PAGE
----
Osborne’s axe will hit the young hardest
PUBLISHED: 11:17 24 June 2010 | UPDATED: 18:04 25 August 2010
YOUNG people have a bleak future ahead of them after the budget cuts according to a youth worker in one of the poorest areas of the country.
YOUNG people have a "bleak future" ahead of them after the budget cuts according to a youth worker in one of the poorest areas of the country.
Labour politicians claim that unemployment will rocket after the raft of measures announced in George Osborne's emergency budget on Tuesday which included raising VAT to 20 per cent.
The hike is estimated to raise £13 billion a year, while freezing child benefit and putting caps on housing benefit are estimated to save £1.8 billion, raising fears that the cuts will hit people on lower incomes the hardest.
Project Manager at the Youth Awareness Programme on the Tavy Bridge estate in Thamesmead, Roy Gisby, said the worst is still to come.
Thamesmead, which was built in 1968, now has one of the highest concentrations of NEETS in the country - an acronym for young people not in employment, education or training.
Mr Gisby, a grandfather, said: "The budget is just the start of something bigger. Where is the council going to make cuts?
"The Positive Activities Scheme for Young People was scrapped last week. The Children's Fund has gone this week. These are things that weren't mentioned in the budget.
"Young people are very angry about the banking crisis. It is going to be a very bleak time for young people. People don't realise how severe the cuts that are coming will be. It will affect everyone."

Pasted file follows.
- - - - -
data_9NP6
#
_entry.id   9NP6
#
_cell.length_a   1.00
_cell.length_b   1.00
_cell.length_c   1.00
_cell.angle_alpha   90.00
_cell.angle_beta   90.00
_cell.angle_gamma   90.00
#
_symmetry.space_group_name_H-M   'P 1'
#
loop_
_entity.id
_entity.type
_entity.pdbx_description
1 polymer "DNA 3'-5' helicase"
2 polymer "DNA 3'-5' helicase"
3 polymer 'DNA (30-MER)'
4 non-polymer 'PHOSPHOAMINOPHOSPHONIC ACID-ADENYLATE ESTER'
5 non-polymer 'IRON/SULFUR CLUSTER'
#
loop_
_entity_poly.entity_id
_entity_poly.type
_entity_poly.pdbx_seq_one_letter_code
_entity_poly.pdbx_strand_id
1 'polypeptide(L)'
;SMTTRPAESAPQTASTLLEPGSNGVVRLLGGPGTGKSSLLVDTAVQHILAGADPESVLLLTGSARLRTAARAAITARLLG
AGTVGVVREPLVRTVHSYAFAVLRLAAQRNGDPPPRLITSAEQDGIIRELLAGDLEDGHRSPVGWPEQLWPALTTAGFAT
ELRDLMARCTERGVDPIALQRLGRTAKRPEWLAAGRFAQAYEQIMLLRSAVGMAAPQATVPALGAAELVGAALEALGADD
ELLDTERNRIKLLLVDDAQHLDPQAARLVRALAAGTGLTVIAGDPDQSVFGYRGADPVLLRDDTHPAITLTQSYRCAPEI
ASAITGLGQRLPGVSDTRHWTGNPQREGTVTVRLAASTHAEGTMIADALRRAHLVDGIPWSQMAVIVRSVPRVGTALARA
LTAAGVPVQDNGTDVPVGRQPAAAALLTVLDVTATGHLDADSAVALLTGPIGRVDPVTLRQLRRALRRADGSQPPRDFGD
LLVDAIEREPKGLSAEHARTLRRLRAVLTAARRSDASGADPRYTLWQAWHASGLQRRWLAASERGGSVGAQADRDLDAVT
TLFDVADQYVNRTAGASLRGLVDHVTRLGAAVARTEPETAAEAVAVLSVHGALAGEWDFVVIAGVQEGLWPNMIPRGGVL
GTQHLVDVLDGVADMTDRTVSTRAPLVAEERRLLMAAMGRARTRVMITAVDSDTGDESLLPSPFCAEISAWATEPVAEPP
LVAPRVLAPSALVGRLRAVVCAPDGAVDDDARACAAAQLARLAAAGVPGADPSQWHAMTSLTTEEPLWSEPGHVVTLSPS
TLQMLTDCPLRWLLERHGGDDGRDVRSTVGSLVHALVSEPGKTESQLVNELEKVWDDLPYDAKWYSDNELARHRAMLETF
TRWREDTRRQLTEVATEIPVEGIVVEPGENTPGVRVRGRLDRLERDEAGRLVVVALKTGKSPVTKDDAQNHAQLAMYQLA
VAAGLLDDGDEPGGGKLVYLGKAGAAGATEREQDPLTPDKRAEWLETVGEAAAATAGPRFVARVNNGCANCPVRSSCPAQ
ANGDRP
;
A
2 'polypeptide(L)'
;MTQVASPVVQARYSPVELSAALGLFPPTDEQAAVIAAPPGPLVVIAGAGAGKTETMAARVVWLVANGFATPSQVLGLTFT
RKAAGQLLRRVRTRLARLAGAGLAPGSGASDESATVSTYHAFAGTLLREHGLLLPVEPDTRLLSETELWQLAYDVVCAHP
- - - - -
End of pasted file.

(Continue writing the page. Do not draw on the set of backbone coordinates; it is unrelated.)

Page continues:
The father-of-six said he fears the drop-in centre where he works will be axed in the current climate of cuts.
He added: "Our project could be going. We don't know what is happening with the Youth Justice Board and that is where we get our money from. The government office for London has been scrapped and they were a great supporter of ours."
Eltham Labour MP Clive Efford said the budget will affect low-income families most, especially those living in social housing.
He said: "This is a budget that will increase unemployment and reduce growth putting us in danger of a double dip recession.
"I was shocked by the changes to the people on lower incomes.
"I just don't think the government cares about people and don't care what they suffer. People living in family homes will be told they have to move.
"Under this budget people are going to be made unemployed and due to the benefit changes, they will have to move out of their homes."
Defending the cuts, Mr Osborne said: "We need to restrain public sector pay in these difficult times. And we need to do something about the spiralling costs of public sector pensions. The public sector was insulated from these pressures but now faces a similar trade off."
Emergency budget key points
* Two-year public sector pay freeze on staff earning more than £21,000
* Those earning less than £21,000 get a £250 pay rise for each of the two years
* Operational allowance for troops in Afghanistan doubled to £4,800
* Child benefit freeze for three years
* Caps on housing benefit
* Sure start maternity grant only for first child
* Child element of the child tax credit to increase by £150 above indexation next year
* Corporation tax down from 28% to 24%
* VAT up to 20% on January 4 next year
* Capital gains tax up to 28% for high earners
* Personal income tax allowance to be raised by £1,000
* Higher rate income tax threshold frozen until 2013
* State pensions re-linked with earnings
* State pension will increase every year by highest of either earnings, inflation or 2.5%
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